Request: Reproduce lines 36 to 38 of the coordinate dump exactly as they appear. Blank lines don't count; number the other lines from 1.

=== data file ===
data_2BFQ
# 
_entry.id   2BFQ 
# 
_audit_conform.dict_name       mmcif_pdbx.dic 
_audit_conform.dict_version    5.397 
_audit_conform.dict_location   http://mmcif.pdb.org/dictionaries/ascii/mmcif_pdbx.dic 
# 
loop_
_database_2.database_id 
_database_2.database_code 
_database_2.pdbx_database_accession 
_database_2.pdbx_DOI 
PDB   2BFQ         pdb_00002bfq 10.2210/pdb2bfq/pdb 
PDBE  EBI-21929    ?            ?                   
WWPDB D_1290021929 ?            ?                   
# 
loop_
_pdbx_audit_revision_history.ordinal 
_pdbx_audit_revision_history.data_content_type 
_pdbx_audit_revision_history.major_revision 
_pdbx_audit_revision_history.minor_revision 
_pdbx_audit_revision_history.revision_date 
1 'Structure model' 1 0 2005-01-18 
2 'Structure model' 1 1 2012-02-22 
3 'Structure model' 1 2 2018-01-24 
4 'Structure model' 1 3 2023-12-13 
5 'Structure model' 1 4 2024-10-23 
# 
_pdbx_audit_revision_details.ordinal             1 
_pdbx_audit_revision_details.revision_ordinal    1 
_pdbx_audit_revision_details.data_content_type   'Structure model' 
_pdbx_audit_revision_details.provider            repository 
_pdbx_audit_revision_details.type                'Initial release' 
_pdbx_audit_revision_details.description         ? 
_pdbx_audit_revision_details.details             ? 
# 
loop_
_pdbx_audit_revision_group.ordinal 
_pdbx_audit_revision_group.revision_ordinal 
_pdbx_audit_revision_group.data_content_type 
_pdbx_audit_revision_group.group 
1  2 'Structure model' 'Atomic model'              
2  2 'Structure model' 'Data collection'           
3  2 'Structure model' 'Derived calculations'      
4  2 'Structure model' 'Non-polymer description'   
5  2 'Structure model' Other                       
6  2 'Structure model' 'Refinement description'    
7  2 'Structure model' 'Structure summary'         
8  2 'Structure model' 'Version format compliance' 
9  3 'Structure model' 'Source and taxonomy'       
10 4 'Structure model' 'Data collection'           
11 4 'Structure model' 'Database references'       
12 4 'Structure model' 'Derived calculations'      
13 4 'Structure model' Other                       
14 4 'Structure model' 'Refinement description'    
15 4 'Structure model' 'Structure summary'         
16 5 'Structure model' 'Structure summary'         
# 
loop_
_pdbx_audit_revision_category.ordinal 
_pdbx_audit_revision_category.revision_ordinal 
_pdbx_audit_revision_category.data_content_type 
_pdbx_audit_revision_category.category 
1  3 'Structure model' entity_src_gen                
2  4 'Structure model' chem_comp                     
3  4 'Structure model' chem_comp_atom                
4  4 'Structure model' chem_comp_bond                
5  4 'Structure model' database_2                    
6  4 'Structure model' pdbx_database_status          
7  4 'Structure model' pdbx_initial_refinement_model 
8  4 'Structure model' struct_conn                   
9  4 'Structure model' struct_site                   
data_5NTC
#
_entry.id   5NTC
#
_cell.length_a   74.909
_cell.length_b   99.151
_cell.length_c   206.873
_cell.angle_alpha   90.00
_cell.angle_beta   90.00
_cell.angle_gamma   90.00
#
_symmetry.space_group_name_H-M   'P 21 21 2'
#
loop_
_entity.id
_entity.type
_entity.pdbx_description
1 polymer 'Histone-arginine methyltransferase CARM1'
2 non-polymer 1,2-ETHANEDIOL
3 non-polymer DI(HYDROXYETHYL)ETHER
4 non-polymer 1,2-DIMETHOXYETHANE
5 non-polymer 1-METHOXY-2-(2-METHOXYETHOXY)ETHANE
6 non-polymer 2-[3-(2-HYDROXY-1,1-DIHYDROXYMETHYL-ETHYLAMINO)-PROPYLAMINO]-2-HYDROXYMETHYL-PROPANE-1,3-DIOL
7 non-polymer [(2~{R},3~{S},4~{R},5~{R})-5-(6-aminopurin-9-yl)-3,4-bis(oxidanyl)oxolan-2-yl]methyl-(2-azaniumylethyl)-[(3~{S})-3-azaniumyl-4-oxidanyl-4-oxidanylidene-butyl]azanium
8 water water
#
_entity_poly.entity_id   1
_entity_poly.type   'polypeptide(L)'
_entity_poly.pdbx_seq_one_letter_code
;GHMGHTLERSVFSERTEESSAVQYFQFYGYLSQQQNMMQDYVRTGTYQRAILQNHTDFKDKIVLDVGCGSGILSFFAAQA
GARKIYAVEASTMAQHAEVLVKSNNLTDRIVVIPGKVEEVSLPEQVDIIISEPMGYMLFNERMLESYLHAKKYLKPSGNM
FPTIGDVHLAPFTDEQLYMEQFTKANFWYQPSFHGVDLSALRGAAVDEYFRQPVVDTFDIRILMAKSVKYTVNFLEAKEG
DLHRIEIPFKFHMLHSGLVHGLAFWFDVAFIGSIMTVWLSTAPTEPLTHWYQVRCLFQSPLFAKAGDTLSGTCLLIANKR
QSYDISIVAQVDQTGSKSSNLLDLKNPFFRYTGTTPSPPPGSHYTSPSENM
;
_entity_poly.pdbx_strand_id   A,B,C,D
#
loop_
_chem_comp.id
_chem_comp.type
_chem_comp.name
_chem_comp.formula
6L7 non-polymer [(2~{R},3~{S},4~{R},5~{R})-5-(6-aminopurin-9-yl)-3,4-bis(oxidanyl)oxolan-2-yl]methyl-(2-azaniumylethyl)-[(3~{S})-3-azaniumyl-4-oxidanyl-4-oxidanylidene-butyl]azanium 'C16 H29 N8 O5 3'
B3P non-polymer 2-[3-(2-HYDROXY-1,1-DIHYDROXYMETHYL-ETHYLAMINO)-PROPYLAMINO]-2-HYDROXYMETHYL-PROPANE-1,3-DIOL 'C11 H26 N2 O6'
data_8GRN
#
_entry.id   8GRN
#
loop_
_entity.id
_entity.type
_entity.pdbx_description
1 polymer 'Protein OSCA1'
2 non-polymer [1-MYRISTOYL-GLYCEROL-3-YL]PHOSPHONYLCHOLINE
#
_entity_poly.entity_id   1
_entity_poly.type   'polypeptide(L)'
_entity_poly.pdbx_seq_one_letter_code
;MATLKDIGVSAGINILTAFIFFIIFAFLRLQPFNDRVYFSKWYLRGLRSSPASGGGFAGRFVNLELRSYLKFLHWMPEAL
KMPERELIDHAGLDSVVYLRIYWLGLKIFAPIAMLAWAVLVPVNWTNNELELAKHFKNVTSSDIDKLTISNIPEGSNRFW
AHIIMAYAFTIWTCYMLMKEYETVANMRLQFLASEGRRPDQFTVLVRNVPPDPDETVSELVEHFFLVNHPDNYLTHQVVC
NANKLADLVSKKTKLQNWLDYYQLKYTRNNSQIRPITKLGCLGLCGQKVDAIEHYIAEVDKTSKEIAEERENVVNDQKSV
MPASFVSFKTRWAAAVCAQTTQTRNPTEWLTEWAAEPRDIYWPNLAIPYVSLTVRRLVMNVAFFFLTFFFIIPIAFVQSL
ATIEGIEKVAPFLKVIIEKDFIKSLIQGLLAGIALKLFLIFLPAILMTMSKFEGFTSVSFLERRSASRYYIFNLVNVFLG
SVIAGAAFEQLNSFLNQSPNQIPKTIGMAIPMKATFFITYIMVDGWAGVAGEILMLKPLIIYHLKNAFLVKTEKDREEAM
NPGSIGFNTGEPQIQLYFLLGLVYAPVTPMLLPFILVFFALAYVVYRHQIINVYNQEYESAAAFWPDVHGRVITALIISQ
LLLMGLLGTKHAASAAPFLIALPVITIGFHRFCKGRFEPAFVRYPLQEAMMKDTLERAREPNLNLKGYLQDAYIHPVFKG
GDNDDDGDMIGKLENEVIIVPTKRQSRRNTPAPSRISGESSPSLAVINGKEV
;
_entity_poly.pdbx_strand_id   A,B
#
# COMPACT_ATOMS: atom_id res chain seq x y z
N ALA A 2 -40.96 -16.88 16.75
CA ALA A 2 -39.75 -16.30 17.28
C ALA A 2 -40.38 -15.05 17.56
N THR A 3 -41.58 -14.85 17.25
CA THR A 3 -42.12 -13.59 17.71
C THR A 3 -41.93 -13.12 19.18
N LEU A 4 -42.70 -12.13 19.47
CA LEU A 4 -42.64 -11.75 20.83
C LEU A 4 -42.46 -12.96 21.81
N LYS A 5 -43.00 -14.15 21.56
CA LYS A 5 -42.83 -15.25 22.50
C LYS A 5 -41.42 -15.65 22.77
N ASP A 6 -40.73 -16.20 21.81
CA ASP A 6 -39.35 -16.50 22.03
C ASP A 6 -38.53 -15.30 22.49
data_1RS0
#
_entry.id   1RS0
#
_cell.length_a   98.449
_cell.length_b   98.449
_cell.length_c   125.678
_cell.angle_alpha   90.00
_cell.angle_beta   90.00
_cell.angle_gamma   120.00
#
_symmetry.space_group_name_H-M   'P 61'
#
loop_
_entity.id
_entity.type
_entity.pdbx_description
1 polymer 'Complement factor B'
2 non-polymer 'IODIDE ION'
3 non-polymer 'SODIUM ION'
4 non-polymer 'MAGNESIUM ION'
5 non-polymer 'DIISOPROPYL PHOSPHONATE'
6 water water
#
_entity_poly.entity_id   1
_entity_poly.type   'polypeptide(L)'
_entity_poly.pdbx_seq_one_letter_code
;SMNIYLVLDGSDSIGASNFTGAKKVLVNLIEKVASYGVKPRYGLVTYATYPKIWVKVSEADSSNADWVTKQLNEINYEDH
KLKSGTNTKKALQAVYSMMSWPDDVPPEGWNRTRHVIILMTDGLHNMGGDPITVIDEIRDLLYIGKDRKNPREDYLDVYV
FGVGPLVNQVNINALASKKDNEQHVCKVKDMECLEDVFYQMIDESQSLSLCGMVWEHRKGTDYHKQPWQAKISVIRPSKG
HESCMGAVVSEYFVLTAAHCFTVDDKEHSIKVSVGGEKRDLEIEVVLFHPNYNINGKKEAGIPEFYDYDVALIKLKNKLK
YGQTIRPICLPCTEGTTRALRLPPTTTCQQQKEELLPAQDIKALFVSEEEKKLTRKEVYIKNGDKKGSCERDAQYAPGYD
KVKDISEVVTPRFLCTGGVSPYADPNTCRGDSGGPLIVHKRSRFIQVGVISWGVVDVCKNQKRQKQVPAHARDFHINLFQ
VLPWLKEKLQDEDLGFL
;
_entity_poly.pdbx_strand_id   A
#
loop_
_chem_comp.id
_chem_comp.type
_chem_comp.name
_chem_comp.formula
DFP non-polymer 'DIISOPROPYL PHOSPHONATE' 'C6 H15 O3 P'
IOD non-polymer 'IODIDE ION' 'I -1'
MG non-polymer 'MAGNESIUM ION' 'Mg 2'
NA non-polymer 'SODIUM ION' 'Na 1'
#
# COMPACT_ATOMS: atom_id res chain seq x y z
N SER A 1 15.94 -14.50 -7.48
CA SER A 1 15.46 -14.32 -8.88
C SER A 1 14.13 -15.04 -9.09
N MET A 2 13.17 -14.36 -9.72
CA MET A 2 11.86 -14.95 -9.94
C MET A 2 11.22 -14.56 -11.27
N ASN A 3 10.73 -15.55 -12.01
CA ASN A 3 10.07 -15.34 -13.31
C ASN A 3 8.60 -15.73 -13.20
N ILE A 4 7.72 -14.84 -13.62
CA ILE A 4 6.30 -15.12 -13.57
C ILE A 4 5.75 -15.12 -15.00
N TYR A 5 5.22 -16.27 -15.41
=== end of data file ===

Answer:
_pdbx_audit_revision_details.details             ? 
# 
loop_